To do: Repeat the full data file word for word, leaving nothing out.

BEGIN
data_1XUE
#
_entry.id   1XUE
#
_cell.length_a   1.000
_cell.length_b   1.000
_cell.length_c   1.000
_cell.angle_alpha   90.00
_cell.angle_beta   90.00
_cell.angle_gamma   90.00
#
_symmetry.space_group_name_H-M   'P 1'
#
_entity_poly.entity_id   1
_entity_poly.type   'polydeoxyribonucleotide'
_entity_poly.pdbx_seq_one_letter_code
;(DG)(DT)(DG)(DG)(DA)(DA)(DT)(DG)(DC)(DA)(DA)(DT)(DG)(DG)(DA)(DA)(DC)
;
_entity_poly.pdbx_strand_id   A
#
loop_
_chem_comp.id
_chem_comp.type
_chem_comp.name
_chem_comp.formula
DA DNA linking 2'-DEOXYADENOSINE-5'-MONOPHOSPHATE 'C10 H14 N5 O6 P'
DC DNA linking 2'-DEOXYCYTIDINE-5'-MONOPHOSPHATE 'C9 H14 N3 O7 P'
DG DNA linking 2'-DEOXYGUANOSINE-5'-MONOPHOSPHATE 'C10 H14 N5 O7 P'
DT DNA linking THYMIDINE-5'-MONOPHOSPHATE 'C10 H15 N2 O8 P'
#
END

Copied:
data_1XUE
#
_entry.id   1XUE
#
_cell.length_a   1.000
_cell.length_b   1.000
_cell.length_c   1.000
_cell.angle_alpha   90.00
_cell.angle_beta   90.00
_cell.angle_gamma   90.00
#
_symmetry.space_group_name_H-M   'P 1'
#
_entity_poly.entity_id   1
_entity_poly.type   'polydeoxyribonucleotide'
_entity_poly.pdbx_seq_one_letter_code
;(DG)(DT)(DG)(DG)(DA)(DA)(DT)(DG)(DC)(DA)(DA)(DT)(DG)(DG)(DA)(DA)(DC)
;
_entity_poly.pdbx_strand_id   A
#
loop_
_chem_comp.id
_chem_comp.type
_chem_comp.name
_chem_comp.formula
DA DNA linking 2'-DEOXYADENOSINE-5'-MONOPHOSPHATE 'C10 H14 N5 O6 P'
DC DNA linking 2'-DEOXYCYTIDINE-5'-MONOPHOSPHATE 'C9 H14 N3 O7 P'
DG DNA linking 2'-DEOXYGUANOSINE-5'-MONOPHOSPHATE 'C10 H14 N5 O7 P'
DT DNA linking THYMIDINE-5'-MONOPHOSPHATE 'C10 H15 N2 O8 P'
#